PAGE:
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Figure 3: Tianeptine, but not fluoxetine, attenuated stress-induced glutamate release in amygdala(A) Administration of tianeptine 30 min prior to the acute restraint stress session inhibited the stress-induced increases in extracellular glutamate levels in the basolateral amygdala (BLA); conversely, fluoxetine treatment increased basal BLA glutamate efflux and did not modulate the increases elicited by stress. (B) Tianeptine did not inhibit stress-mediated increases in extracellular glutamate levels in the central amygdala (CeA). Similar to observations in the BLA, fluoxetine administration increased glutamate efflux in the CeA in the prestress period, increases that were potentiated during stress. Data (means ± SEM) are based upon six rats per amygdalar nucleus for each drug. *P < 0.05 vs. baseline; $P < 0.05 vs. saline; #P < 0.05 vs. tianeptine. From Reznikov et al. (2007).
Mentions: In the amygdala Reagan and coworkers (57) have examined the stress modulation of extracellular glutamate levels in the basolateral nucleus and the central nucleus of the amygdala by in vivo microdialysis. Acute stress increased extracellular glutamate levels in the basolateral and central nuclei of the amygdala and tianeptine normalises synaptic concentrations of glutamate in the rat basolateral nucleus of the amygdala (Figure 3). Tianeptine also modulates the stress-induced changes observed in the expression of glial glutamate transporters that represent the sole mechanism through which the activity of glutamate is terminated in excitatory synapses (111).

Bottom Line: The involvement of glutamate in the mechanism of action of the antidepressant tianeptine is consistent with a well-developed preclinical literature demonstrating the key function of glutamate in the mechanism of altered neuroplasticity that underlies the symptoms of depression.This article reviews the latest evidence on tianeptine's mechanism of action with a focus on the glutamatergic system, which could provide a key pathway for its antidepressant action.Converging lines of evidences demonstrate actions of tianeptine on the glutamatergic system, and therefore offer new insights into how tianeptine may be useful in the treatment of depressive disorders.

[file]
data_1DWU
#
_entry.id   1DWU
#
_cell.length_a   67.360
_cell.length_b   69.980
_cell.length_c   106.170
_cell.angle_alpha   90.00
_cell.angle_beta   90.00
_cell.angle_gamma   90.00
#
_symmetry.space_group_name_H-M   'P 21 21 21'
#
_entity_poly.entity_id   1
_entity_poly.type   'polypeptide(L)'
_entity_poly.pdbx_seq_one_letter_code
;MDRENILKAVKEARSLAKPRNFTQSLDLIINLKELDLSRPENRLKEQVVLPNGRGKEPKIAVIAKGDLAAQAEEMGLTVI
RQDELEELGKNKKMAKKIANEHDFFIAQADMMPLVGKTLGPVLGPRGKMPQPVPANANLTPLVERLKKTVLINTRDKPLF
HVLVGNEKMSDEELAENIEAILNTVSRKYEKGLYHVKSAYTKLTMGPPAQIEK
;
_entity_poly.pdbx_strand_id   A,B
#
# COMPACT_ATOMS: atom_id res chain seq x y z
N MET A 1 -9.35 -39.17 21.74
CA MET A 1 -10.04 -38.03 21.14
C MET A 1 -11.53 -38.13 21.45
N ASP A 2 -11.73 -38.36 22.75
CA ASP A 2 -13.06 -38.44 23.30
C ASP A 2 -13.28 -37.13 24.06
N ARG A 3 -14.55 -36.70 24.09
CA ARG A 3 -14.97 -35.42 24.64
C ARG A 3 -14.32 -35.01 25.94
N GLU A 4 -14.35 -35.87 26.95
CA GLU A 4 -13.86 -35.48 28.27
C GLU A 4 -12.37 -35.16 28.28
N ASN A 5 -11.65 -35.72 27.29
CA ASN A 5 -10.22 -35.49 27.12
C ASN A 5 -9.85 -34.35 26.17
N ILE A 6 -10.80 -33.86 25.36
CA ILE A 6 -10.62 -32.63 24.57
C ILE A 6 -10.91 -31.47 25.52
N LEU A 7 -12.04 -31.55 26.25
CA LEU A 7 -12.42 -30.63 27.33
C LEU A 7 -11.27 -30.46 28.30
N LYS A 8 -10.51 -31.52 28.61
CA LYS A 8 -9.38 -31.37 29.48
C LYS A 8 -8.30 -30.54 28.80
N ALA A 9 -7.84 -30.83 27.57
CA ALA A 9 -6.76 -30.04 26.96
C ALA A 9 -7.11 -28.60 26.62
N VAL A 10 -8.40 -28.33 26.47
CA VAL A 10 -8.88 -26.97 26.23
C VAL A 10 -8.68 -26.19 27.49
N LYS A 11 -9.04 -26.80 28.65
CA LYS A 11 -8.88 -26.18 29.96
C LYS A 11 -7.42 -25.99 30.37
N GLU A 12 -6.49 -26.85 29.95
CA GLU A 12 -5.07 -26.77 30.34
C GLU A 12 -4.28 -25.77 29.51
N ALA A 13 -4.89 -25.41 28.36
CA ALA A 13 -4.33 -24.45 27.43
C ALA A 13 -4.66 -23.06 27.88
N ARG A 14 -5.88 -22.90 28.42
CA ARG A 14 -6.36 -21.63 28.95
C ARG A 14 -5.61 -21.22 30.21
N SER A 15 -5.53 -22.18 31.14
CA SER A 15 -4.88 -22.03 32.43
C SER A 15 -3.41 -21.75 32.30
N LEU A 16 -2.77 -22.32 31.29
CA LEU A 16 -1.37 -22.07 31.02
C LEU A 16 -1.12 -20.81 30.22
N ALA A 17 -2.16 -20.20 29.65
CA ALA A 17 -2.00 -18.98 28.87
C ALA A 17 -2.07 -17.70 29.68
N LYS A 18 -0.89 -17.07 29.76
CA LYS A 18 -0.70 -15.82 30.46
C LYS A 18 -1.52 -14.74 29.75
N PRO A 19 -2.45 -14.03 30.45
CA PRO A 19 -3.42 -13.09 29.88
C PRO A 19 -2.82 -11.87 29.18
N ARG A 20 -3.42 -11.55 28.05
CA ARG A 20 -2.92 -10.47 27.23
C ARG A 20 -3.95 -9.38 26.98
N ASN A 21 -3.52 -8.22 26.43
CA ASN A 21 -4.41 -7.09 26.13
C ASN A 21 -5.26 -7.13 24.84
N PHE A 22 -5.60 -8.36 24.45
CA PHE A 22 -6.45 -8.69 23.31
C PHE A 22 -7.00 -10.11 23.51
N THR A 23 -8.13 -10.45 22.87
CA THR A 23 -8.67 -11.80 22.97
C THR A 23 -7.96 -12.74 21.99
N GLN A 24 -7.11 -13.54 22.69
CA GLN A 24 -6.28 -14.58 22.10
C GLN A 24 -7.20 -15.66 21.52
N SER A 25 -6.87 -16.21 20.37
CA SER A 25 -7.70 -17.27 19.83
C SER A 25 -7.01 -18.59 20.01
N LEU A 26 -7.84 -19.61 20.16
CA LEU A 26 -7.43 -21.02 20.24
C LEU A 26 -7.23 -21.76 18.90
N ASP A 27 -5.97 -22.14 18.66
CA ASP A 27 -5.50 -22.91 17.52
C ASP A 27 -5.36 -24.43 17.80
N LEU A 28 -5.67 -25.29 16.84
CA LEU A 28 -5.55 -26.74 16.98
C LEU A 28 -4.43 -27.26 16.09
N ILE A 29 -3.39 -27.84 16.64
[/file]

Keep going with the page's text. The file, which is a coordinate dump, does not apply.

View Article: PubMed Central - PubMed

Affiliation: Harold and Margaret Milliken Hatch Laboratory of Neuroendocrinology, The Rockefeller University, New York, NY, USA. mcewen@mail.rockefeller.edu

ABSTRACT
Tianeptine is a clinically used antidepressant that has drawn much attention, because this compound challenges traditional monoaminergic hypotheses of depression. It is now acknowledged that the antidepressant actions of tianeptine, together with its remarkable clinical tolerance, can be attributed to its particular neurobiological properties. The involvement of glutamate in the mechanism of action of the antidepressant tianeptine is consistent with a well-developed preclinical literature demonstrating the key function of glutamate in the mechanism of altered neuroplasticity that underlies the symptoms of depression. This article reviews the latest evidence on tianeptine's mechanism of action with a focus on the glutamatergic system, which could provide a key pathway for its antidepressant action. Converging lines of evidences demonstrate actions of tianeptine on the glutamatergic system, and therefore offer new insights into how tianeptine may be useful in the treatment of depressive disorders.

Show MeSH
Related in: MedlinePlus